It would be easy to make this portable like some other designs we’ve seen. If you want the history and theory behind the venerable yagi antenna, you’ll want to revisit this post.

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The Rusty Nail Award For Worst WiFi Antenna

In general, you get what you pay for, and if what you pay for is a dollar-store WiFi antenna that claims to provide 12 dBi of signal gain, you shouldn’t be surprised when a rusty nail performs better than it.

The panel antenna that caught [Andrew McNeil]’s eye in a shop in Rome is a marvel of marketing genius. He says what caught his eye was the Windows Vista compatibility label, a ploy that really dates this gem. So too does the utterly irrelevant indication that it’s USB compatible when it’s designed to plug into an SMA jack on a WiFi adapter. [Andrew]’s teardown was uninspiring, revealing just a PCB with some apparently random traces to serve as the elements of a dipole. We found it amusing that the PCB silkscreen labels the thru-holes as H1 to H6, which is a great way to make an uncrowded board seem a bit more important.

The test results were no more impressive than the teardown. A network analyzer scan revealed that the antenna isn’t tuned for the 2.4-GHz WiFi band at all, and practical tests with the antenna connected to an adapter were unable to sniff out any local hotspots. And just to hammer home the point of how bad this antenna is, [Andrew] cobbled together a simple antenna from an SMA connector and a rusty nail, which handily outperformed the panel antenna.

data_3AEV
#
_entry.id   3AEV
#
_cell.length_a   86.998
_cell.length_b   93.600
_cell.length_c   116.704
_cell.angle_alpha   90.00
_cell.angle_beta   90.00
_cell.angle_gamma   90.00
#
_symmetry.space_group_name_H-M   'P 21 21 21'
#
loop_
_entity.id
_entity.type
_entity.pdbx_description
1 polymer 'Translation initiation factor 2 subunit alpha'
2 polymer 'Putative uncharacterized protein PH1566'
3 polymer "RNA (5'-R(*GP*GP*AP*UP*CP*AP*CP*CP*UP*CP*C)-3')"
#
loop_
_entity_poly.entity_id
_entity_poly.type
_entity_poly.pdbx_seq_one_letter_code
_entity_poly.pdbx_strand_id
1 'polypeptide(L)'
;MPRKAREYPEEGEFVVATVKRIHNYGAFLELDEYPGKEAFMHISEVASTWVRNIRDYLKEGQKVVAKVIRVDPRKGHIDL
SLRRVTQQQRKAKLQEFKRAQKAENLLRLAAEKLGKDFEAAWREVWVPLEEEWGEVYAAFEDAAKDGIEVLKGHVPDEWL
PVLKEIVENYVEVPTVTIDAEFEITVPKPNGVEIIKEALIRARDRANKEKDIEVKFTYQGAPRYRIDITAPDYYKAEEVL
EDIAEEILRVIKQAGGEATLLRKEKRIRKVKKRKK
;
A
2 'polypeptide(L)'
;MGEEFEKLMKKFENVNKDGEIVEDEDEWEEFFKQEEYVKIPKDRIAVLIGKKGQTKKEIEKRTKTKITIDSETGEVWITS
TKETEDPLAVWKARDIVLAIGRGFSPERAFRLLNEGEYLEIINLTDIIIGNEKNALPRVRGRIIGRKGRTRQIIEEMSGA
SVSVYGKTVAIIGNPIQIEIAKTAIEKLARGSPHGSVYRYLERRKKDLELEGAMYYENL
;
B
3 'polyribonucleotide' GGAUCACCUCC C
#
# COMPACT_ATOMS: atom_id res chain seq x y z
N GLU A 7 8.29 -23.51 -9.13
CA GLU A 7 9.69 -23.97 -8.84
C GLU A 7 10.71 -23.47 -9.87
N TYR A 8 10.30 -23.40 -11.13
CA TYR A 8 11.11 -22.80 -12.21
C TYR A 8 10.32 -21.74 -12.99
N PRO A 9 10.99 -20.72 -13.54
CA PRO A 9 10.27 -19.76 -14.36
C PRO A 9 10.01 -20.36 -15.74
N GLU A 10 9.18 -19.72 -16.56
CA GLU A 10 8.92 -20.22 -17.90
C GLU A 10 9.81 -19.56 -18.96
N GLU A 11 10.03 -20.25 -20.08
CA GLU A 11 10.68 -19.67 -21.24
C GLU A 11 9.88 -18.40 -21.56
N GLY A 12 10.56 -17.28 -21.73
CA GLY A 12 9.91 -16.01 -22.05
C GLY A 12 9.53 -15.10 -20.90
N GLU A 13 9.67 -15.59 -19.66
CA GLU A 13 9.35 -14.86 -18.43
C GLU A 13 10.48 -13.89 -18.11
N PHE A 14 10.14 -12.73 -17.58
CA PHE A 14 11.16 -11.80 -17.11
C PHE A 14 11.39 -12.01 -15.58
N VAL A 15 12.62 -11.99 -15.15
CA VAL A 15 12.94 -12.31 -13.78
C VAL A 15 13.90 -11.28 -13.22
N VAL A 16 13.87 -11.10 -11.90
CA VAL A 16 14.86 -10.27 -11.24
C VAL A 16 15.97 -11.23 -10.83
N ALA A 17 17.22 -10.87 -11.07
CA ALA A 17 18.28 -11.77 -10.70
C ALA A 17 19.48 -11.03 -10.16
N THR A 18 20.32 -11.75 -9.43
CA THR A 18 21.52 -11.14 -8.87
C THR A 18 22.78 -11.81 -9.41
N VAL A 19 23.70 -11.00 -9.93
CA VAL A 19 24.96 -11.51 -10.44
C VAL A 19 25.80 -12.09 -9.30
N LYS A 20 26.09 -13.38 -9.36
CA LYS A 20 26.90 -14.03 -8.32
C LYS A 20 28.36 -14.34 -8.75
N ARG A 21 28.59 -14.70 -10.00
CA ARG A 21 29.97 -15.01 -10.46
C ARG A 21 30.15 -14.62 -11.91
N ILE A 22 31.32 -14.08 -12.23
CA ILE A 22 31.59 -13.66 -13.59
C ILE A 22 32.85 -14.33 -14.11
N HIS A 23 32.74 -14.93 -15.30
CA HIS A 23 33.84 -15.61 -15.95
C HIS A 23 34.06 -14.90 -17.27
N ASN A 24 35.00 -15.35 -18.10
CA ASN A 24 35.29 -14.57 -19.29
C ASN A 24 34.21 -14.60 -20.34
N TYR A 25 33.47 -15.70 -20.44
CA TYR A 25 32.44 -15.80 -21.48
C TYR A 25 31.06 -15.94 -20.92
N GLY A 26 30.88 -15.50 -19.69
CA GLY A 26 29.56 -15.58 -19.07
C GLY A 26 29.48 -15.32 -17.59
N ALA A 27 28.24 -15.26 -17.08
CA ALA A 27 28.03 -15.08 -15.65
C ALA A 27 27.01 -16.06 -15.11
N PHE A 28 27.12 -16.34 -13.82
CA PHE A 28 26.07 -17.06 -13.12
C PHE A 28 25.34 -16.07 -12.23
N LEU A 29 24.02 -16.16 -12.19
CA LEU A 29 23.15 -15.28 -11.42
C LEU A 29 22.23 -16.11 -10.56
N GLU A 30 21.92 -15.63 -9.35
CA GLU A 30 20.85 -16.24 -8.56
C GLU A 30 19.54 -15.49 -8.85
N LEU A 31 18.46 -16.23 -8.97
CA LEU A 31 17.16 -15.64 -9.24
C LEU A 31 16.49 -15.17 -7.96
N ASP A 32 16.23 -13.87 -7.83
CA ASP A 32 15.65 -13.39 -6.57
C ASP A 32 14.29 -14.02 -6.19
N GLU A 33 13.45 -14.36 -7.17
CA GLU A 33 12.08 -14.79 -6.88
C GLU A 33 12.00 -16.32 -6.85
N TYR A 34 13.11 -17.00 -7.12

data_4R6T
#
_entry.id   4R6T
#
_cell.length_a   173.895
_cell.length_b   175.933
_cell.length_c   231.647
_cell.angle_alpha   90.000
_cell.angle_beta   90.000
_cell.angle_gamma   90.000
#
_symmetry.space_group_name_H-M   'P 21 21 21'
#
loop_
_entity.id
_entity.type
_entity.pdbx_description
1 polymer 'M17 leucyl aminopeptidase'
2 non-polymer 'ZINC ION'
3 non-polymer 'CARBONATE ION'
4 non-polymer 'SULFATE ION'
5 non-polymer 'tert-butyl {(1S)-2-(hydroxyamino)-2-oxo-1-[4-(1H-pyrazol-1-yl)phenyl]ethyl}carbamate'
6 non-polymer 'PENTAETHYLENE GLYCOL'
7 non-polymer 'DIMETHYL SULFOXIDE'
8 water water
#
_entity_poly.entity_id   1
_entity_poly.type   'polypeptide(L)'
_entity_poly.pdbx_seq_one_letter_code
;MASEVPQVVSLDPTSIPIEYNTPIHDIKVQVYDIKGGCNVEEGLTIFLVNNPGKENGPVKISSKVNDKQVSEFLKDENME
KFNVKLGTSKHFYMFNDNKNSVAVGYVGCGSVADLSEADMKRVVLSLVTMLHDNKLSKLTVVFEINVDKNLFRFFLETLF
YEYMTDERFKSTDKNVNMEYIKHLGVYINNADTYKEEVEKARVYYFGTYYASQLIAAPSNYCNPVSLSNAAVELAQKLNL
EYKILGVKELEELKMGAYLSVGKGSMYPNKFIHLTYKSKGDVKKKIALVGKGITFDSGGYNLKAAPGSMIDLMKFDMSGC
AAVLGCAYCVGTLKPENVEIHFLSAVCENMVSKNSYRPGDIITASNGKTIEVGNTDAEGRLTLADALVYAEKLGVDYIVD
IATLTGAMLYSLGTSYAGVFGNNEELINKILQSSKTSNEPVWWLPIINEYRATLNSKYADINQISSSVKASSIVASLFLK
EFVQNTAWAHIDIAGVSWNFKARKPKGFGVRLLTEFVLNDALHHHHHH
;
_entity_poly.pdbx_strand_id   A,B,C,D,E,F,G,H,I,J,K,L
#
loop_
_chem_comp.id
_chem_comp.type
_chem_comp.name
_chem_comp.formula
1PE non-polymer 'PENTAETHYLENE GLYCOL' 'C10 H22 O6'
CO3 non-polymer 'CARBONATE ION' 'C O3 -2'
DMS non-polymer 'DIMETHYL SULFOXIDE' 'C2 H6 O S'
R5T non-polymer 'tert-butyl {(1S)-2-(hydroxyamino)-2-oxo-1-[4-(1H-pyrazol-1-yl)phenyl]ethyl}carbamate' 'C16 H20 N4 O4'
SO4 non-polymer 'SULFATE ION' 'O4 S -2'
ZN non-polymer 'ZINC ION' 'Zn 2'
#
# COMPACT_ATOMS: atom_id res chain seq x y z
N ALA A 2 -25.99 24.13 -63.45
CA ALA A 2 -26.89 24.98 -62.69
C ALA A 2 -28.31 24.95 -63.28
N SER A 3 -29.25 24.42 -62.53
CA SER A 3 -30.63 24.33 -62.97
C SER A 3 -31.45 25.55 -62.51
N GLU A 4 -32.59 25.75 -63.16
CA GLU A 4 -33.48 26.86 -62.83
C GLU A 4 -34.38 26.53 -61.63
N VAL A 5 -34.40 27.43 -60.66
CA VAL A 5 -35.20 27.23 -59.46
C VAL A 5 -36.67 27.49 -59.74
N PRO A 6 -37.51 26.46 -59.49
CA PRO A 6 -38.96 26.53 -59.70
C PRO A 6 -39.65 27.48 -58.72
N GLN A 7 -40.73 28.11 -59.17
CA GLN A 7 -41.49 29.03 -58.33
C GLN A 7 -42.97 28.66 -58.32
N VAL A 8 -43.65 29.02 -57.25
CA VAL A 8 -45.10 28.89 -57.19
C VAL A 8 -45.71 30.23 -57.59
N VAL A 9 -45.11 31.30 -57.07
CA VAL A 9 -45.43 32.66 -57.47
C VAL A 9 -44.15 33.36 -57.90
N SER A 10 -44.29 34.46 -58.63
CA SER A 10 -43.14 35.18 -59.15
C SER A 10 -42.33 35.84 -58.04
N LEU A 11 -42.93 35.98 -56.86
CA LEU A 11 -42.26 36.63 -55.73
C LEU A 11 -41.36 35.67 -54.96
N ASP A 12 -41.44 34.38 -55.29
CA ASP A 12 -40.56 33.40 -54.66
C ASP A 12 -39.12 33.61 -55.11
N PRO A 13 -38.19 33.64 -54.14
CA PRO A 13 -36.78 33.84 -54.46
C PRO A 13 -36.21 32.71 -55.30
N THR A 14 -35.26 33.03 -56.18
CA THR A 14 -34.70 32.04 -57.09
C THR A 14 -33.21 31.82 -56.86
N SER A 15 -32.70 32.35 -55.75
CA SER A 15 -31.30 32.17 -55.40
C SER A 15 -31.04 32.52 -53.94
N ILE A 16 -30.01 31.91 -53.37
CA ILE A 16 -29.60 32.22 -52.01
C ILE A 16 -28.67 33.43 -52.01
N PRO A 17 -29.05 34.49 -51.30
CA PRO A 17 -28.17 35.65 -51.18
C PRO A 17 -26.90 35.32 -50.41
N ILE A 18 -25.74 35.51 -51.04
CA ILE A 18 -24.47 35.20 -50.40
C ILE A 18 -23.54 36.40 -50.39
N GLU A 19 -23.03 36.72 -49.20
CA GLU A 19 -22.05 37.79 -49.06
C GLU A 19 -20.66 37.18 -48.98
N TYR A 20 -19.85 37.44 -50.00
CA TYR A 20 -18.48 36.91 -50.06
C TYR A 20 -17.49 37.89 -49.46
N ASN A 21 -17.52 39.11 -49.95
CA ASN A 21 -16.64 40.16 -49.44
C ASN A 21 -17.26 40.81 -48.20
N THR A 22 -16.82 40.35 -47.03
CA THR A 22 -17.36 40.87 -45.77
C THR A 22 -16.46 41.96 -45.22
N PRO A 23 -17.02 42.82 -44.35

We’ve seen plenty of [Andrew McNeil]’s WiFi antenna videos before, like his umbrella and tin can dish. We like the sanity he brings to the often wild claims of WiFi enthusiasts and detractors alike, especially when he showed that WiFi doesn’t kill houseplants. We can’t help but wonder what he thinks about the current 5G silliness.

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Lock Your Keys In The Car On Purpose With Aluminum Foil

[TJ] is a surfer, and drives his car to get to the beach. But when he gets there he’s faced with a dilemma that most surfers have: either put his key in your baggies (shorts) or wetsuit and hope it doesn’t get lost during a wipeout, or stash it on the rear wheel of his car. Hiding the keyfob by the car isn’t an option because it can open the car doors just by being in proximity to the car. He didn’t want to risk losing it to the ocean either, so he built a waveguide of sorts for his key out of aluminum foil that lets him lock the key in the car without locking himself out.

Over a series of trials, [TJ] found out that his car, a 2017 Chevy Cruze, has a series of sensors in it which can determine the location of the keyfob based on triangulation. If it thinks the keyfob is outside of the car, it allows the door to be locked or unlocked with a button on the door handle. If the keyfob is inside the car, though, it prevents the car from locking via the door handles so you don’t accidentally lock yourself out. He found out that he could “focus” the signals of the specific sensors that make the car think the keyfob is outside by building an open Faraday cage.

The only problem now is that while the doors can be locked, they could also can be unlocked. To solve that problem he rigged up an ESP32 to a servo to open and close the opening in the Faraday cage. This still means there’s a hidden device used to activate the ESP32, but odds are that it’s a cheaper device to replace than a modern car key and improves security “through obscurity“. If you have any ideas for improving [TJ]’s build, though, leave them in the comments below. Surfers across the world from [TJ] to the author would be appreciative.